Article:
Men and women entrepreneurs spend similar amounts of time volunteering, and they are largely even on their reasons for doing so. When considering some of the professional benefits of volunteering, similar rates of men and women say that it is an opportunity for networking outside their companies (40 percent vs. 35 percent, respectively) and for learning new professional skills (36 percent vs. 40 percent).
However, men and women diverge on how they value other aspects. Traditionally, it has been less common for women to hold positions of power in professional settings, but they are quickly closing the gap. More women entrepreneurs seem to be using their philanthropic activities as a way to practice skills needed to occupy these positions—with almost half of female entrepreneurs saying that they value volunteering as a way to develop their leadership skills, compared to only 31 percent of men.
A slightly higher percentage of women entrepreneurs say they are planning to exit their business in the next five years, but they are significantly less likely than their male counterparts to be aware of a key strategy that could help them maximize their charitable giving—and their tax benefit. Seventy-nine percent of male entrepreneurs said they are aware that they can donate private equity directly to charity—compared to only 60 percent of female entrepreneurs.
This disparity could leave a significant number of women entrepreneurs at a disadvantage as they approach this momentous financial decision. These entrepreneurs have an opportunity to learn more about available tax strategies and make a smarter financial decision—both for their personal tax situation and for the charities they support. And their advisors have an opportunity to bring more advanced planning techniques to their female clients to help them make more effective and strategic decisions.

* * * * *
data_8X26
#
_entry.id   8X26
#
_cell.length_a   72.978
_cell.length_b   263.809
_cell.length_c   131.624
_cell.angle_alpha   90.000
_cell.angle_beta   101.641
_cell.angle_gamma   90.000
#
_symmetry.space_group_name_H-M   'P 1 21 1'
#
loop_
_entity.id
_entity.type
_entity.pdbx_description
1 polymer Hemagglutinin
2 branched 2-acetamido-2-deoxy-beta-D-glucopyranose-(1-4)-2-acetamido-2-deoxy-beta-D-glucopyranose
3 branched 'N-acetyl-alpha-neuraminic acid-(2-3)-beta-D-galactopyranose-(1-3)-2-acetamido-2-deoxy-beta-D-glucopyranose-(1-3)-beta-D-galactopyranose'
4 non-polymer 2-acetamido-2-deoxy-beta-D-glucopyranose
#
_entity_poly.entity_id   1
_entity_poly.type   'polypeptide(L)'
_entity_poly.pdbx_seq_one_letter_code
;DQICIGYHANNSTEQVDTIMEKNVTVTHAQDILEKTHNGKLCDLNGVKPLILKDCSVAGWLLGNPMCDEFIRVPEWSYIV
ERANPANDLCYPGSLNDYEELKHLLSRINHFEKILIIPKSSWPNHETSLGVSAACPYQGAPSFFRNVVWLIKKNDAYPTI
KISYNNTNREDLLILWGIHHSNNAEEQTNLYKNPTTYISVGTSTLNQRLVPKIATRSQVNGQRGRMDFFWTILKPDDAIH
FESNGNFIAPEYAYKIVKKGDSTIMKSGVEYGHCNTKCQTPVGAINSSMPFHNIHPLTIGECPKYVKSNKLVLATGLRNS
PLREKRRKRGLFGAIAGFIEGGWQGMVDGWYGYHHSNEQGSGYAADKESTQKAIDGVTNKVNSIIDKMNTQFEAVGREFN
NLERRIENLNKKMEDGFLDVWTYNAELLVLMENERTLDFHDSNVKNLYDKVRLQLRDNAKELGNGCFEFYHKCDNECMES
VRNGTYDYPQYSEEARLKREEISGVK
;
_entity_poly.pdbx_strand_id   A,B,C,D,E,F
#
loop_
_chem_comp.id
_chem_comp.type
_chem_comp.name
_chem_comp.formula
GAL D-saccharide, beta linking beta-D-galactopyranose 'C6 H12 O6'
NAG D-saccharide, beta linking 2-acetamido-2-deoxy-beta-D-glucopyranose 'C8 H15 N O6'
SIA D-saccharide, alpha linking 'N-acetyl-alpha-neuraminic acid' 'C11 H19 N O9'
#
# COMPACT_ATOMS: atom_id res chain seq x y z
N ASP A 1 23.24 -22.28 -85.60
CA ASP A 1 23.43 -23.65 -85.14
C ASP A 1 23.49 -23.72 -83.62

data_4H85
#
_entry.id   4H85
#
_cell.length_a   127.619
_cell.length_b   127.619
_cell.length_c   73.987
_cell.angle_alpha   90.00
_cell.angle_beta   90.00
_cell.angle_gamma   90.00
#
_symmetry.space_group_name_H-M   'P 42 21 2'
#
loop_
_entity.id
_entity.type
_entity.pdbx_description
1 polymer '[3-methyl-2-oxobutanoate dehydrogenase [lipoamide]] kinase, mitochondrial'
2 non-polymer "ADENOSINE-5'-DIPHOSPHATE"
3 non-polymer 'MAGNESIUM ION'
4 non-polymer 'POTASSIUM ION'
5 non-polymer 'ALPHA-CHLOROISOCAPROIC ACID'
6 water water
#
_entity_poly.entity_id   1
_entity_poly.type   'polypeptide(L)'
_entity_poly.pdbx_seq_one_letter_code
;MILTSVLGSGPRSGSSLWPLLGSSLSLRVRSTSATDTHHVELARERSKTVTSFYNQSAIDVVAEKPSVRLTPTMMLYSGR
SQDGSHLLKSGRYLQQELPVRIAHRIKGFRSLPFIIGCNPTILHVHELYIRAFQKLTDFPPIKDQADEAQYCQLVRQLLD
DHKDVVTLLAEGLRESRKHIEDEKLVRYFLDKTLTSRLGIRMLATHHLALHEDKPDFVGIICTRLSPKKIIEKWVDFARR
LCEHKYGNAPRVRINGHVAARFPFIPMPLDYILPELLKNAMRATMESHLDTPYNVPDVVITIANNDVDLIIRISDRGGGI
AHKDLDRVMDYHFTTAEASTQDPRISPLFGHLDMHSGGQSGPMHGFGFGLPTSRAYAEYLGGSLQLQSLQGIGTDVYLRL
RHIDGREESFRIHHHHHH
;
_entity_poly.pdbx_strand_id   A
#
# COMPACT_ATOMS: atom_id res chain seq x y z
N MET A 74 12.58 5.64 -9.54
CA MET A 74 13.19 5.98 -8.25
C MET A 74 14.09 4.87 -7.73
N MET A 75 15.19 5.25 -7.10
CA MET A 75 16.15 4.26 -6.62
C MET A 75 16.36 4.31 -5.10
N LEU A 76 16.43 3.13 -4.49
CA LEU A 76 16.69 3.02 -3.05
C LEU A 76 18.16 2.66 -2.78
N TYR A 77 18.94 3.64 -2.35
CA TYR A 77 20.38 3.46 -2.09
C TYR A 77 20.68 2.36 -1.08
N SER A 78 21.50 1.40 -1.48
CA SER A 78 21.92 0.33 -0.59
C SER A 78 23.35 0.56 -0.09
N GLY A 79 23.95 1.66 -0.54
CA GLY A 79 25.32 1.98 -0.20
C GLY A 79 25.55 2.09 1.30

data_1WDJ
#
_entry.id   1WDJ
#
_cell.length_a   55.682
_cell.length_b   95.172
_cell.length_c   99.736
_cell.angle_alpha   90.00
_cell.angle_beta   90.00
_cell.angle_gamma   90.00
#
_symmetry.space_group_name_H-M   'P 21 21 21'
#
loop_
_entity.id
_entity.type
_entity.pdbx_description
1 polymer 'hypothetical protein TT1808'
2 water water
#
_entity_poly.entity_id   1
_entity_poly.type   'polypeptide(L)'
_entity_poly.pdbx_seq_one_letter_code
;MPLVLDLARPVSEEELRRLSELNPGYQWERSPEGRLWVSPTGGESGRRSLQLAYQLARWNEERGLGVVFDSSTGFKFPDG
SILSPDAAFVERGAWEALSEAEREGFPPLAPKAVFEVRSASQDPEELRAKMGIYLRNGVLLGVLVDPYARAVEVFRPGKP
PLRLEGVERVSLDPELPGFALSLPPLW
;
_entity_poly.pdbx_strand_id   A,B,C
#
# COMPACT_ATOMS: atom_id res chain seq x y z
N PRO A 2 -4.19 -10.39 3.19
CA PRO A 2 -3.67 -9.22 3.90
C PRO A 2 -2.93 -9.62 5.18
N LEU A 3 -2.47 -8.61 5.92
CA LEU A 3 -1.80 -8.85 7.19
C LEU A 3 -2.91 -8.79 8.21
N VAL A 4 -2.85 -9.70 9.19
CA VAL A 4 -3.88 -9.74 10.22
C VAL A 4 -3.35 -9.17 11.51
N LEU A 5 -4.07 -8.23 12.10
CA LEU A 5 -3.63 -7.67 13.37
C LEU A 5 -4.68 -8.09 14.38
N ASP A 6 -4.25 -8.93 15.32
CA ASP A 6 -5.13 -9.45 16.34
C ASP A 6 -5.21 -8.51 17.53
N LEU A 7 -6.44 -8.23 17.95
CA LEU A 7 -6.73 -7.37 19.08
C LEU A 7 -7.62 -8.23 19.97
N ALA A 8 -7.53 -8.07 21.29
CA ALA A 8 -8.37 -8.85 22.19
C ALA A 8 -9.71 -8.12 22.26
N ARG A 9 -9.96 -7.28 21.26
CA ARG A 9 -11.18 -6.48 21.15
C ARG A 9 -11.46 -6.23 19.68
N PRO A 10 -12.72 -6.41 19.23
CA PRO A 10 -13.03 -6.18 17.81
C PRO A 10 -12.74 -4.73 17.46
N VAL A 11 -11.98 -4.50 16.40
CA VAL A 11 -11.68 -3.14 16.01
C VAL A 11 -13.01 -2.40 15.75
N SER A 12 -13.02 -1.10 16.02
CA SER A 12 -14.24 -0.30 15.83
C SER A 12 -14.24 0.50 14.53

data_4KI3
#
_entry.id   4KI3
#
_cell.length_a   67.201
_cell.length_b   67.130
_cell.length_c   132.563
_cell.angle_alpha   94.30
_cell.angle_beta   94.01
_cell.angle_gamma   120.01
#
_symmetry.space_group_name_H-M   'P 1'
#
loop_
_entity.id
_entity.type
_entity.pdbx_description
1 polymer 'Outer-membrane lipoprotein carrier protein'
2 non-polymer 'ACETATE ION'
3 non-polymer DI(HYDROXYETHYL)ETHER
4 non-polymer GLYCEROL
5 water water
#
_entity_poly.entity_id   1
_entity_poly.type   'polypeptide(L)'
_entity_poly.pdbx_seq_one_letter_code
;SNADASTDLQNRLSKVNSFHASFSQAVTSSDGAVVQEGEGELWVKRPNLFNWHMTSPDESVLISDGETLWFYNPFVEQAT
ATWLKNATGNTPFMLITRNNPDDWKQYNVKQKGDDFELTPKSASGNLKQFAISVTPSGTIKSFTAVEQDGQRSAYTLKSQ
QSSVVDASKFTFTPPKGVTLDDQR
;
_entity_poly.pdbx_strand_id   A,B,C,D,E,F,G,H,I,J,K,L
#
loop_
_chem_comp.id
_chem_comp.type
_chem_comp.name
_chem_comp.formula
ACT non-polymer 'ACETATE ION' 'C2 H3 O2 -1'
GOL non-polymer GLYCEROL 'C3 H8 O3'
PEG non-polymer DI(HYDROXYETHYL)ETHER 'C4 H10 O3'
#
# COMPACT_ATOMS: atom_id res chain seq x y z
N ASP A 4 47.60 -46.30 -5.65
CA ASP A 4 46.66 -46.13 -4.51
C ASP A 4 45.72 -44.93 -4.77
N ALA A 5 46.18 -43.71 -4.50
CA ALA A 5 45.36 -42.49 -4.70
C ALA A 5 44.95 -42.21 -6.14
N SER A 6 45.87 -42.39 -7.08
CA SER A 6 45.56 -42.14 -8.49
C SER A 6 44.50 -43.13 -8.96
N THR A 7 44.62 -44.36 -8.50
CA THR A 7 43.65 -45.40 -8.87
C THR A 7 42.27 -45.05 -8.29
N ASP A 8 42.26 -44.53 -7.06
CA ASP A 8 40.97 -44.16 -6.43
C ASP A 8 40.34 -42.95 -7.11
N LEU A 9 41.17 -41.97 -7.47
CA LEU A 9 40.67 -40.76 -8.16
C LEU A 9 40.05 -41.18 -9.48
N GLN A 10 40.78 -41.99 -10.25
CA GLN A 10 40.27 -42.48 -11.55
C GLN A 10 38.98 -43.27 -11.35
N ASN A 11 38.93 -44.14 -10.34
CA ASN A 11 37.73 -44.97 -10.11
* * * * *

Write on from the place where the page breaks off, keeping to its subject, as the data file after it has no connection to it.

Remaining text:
With a close examination of the data, slight variations in philanthropic motivation and knowledge emerge between male and female entrepreneurs—but the nuances are somewhat overshadowed by the strong similarities between the groups. Any differences in behavior that we generally see between men and women are largely negated when focused solely on entrepreneurs—resulting in men and women entrepreneurs approaching philanthropy in comparable and consistent ways. This indicates that the attitudes and motivations that align with becoming a successful entrepreneur are more influential than gender in the way a person approaches philanthropy. It’s safe to say that regardless of gender, entrepreneurs will continue to make an outsized impact on the causes they support.
Artemis Strategy Group, an independent research firm, conducted a research study on behalf of Fidelity Charitable to profile entrepreneurs and their values, behaviors and attitudes related to charitable giving. 3,000 adults in the U.S. were surveyed in 2018, including 708 current or former business owners. Unless otherwise noted, all results presented in this analysis focus on a subset of 301 entrepreneurs whose businesses generate $1 million or more in annual revenue. Respondents donate to charities and claimed itemized charitable deductions on their tax returns.
1 U.S. Trust Study of High Net Worth Philanthropy, 2018.
2 Fidelity Charitable, “Women and Giving,” 2016.